Liverpool Mercury Jan 5th, 1885
Executions at Kirkdale Gaol
James BARLOW, aged 40, calico printer, for the murder of his wife Priscella, at Bury, on, 31st March, 1835, hanged Aug 24th 1835
Betty ROWLAND, aged 46, for poisoning her husband William ROWLAND, a weaver, with arsenic at Manchester, 31st March 1836, hanged April 11th, 1836
William HILL. for rape and murder at Warrington of Betty MINSHALL, born 15th July 1785, the daughter of Thomas HIGGINSON, of the Leigh Arms, murdered 7th, December 1837, hanged April 21st, 1838
Francis BRADLEY, Goulden St, Manchester, for poisoning his wife Alice with arsenic, at Manchester, April 2nd, 1842, hanged Sept 3rd 1842
Betty ECCLES, of Folds, Bolton, for murdering her stepson William ECCLES, by poisoning with arsenic, her daughters Hannah HASLEM, aged 6, buried 9th Oct 1840, and daughter Nancy HASLEM, aged 4, buried 3rd, Dec 1840, bodies exhumed and arsenic found in their stomachs, suspected of murdering 10 people, including her late husband who died suddenly, and 8 of her 10 children, Richard HASLEM aged 16mths, buried March 1840 and Alice HASLEM, aged 3, exhumed but bodies too decomposed to confirm cause of death, also the son of James HEYWOOD, whom she nursed who died suddenly, she married Henry ECCLES on the 1st Sunday in 1841, he had three children William the deceased, Richard aged 12 and Mary aged 9, from his previous marriage. Hanged May 6th 1843, when the sentence of death was read out Betty ECCLES, pleaded for Mercy. She claimed the burial money after each death.
Wilmot BUCKLEY, for the murder of his wife Elizabeth, by cutting her throat, at St Helens, they had been drinking in the Bird-in-Hand public house, on walking home he mentioned the name of an old sweetheart he had in Wigan, who he had not seen for three years, his wife, he said became jealous and browbeat him concerning the woman, she could not hold her noise and he stabbed her in a fit of madness on 27th Nov 1842, hanged May 6th, 1843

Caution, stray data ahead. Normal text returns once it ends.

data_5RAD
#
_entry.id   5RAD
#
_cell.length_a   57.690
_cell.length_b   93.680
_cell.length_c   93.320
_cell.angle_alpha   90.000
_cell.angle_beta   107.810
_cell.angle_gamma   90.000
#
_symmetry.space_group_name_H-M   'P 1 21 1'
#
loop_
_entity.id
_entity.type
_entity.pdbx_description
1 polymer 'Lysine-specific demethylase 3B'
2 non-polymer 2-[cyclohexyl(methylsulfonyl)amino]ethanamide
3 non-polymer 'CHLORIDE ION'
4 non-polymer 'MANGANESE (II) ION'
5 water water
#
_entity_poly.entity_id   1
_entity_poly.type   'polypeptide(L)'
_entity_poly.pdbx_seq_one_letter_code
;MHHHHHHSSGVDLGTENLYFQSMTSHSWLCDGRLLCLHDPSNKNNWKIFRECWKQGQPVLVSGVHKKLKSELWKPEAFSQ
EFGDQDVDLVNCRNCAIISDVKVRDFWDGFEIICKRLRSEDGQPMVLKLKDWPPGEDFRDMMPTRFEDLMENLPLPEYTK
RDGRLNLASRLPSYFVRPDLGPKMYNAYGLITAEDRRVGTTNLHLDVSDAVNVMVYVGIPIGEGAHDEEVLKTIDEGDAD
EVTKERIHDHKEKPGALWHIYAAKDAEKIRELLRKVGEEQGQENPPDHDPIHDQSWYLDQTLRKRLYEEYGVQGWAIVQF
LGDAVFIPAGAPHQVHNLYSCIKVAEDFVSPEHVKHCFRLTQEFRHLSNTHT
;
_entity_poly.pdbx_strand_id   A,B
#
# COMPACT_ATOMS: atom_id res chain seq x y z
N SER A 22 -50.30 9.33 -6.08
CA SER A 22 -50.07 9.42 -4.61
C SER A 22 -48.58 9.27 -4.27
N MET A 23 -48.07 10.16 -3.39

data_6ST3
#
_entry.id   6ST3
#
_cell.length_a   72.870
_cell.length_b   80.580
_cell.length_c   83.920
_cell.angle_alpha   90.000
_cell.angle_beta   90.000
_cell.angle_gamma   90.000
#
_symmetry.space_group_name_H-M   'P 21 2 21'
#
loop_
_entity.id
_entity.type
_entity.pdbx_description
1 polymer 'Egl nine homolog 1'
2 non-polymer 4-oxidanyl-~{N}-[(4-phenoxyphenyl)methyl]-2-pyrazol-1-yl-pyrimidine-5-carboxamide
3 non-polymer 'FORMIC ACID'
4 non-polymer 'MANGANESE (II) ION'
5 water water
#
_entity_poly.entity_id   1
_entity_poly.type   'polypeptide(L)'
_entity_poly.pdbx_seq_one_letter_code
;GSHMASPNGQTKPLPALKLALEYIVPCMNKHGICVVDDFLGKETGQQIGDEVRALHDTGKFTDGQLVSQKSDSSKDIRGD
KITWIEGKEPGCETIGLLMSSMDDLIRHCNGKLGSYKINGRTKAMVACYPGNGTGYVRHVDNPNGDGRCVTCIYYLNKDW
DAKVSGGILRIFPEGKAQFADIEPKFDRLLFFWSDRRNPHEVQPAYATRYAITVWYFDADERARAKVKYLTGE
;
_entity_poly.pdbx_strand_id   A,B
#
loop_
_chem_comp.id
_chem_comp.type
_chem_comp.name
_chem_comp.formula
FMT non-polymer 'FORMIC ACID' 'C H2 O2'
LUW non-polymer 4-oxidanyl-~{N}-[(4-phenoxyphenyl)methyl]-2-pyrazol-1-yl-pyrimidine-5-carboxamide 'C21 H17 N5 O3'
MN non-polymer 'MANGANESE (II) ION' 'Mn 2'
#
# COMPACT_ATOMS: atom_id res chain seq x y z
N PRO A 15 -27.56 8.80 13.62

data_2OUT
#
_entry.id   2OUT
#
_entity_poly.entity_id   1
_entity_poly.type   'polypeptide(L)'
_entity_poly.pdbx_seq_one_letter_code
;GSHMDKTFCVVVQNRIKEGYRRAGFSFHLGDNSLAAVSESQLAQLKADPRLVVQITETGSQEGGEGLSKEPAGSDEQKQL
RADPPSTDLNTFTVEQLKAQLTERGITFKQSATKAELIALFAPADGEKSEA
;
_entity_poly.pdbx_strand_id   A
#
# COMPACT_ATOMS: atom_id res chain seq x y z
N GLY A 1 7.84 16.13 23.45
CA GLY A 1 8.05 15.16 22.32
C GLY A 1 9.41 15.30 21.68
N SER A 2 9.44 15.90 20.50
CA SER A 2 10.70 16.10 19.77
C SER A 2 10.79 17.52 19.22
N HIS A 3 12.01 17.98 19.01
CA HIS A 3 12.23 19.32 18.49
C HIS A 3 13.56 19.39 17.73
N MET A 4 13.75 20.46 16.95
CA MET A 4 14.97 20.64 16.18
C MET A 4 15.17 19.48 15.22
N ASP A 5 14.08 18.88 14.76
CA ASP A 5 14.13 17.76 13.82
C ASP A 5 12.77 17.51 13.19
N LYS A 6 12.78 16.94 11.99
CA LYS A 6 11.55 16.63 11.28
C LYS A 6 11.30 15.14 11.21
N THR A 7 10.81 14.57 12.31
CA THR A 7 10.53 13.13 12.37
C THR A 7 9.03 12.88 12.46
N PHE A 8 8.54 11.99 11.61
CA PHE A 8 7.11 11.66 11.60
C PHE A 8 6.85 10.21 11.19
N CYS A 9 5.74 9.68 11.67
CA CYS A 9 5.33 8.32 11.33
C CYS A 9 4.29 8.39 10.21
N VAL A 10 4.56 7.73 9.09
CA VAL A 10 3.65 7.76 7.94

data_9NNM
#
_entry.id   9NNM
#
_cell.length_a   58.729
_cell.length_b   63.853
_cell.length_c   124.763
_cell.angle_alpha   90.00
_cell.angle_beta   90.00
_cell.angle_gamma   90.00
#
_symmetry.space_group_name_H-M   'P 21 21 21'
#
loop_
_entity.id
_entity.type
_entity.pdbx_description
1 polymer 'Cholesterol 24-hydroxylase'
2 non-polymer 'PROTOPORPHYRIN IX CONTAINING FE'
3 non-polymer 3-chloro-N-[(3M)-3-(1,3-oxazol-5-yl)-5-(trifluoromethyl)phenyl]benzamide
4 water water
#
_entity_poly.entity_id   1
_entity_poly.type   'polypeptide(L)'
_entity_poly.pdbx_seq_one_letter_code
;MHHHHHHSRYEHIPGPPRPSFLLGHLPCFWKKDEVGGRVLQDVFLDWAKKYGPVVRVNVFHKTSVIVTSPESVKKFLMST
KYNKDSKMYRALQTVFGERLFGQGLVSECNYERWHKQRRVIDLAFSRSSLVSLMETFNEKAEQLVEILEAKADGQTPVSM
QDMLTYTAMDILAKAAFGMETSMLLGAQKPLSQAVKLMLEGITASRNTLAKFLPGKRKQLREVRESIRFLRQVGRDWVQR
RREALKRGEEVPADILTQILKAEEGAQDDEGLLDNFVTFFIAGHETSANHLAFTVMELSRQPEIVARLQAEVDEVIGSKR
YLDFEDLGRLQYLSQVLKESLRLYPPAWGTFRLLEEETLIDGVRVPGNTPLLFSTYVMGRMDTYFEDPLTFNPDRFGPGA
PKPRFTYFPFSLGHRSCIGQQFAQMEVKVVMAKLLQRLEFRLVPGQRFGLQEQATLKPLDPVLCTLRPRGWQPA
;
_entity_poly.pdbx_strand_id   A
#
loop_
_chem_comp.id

John ROBERTS, aged 27, convicted for murdering by shooting with gun, Nov 10th, 1843, Richard KENYON, gamekeeper for the Earl of Derby, at Knowsley, while poaching, sentence of death on his accomplices, Henry FILLINGHAM, James HUNT, Thomas JACQUES, Joseph RIMMER, commuted to transportation for life, hanged Jan 20th, 1844
George EVANS, aged 20, of Clifton, near, Bristol, murder of Jane MILLEN, aged 50, wife Robert MILLEN, overlooker, 42 Bradshaw St, Hulme, EVANS was their lodger, and murdered the deceased, by blows and strangulation after robbing the couple of £50 worth of property, at Manchester, Aug 14th, 1844, hanged Jan 4th, 1845, executioner CALCRAFT
Thomas STOW, of Nantwich in Cheshire, aged 21, for the murder of Alice NOLAN, to whom he was engaged, at Manchester, by cutting her throat with a razor, and attempting suicide by cutting his own throat. A reprieve on the grounds if insanity was refused .July, 1844, hanged Jan 4th, 1845, executioner CALCRAFT
William ADAMS, aged 32, for the murder by shooting her in the head with a revolver, of Diana THOMAS, aged 25, whom ADAMS married 3 years ago, her former husband being still alive, and transported for 10 years for felony, they lived together THOMAS ran away from his abuse on her return to Liverpool they met by chance ADAMS pulled out a revolver and shot her dead in front of a policeman at Manchester 24th, July, 1848, hanged Sept 16th, 1848
James KELLY, at Heaton Norris, for the murder by cutting her throat after she broke off their relationship, Eliza FAULKNER, aged 20, his sweetheart, 15th Sept, 1848, hanged Jan 6th, 1849, executioner CALCRAFT
John Gleeson WILSON, for the brutal murders of Mrs J. H. HINRICHSON, wife of Capt HINRICHSON, [commander of the ship Duncan, at the time of the murder on his way home from Calcutta] their two sons Henry George, aged 5, and John Alfred aged 3, also Mary PARR their servant, on . March 28th, 1849, at Leveson St, Liverpool, hanged Sept 15th, 1849 executioner HOWARD
Patrick LYONS, of Galway, Ballinasloe, and wife Bridget LYONS, [accessory to the fact] lodging house, keepers, murder by mutilation with a hatchet, of Margaret FAHEY, aged 20, at Lower Bank St, Warrington, for £2 and a pedlar’s basket, 4th, Feb, 1851, hanged April 26th, 1851, executioner CALCRAFT. Bridget LYONS was pardoned and escaped the death penalty, was transported for life.
Jonathan HEYWOOD, aged 47, iron dresser, of Rochdale, for the murder of Margaret JONES, of Pin St, Chorlton-upon-Medlock, at Rochdale, a widow, with whom he kept company and was to marry, by cutting her throat with a razor, 22nd, July 1855, hanged Jan 5th, 1856
Henry ROGERS, aged 35, of Sunderland, a native of Aberdeen, master of the Martha and Jane, William MILES aged 27, and Charles Edward SEYMOUR, aged 25, Chief and 2nd, mates on the ship, for the murder of seaman Andrew ROSE, on the high seas, through a series of revolting cruelties inflicted upon him on a voyage from Barbadoes to Liverpool, 11th, May, 1857 to 5th, June 1857, hanged Sept 12th, 1857, executioner CALCRAFT. ROGERS leaves a wife and five children, who reside at Swansea. The sentence of William MILES and Charles Edward SEYMOUR, commutated to penal servitude for life.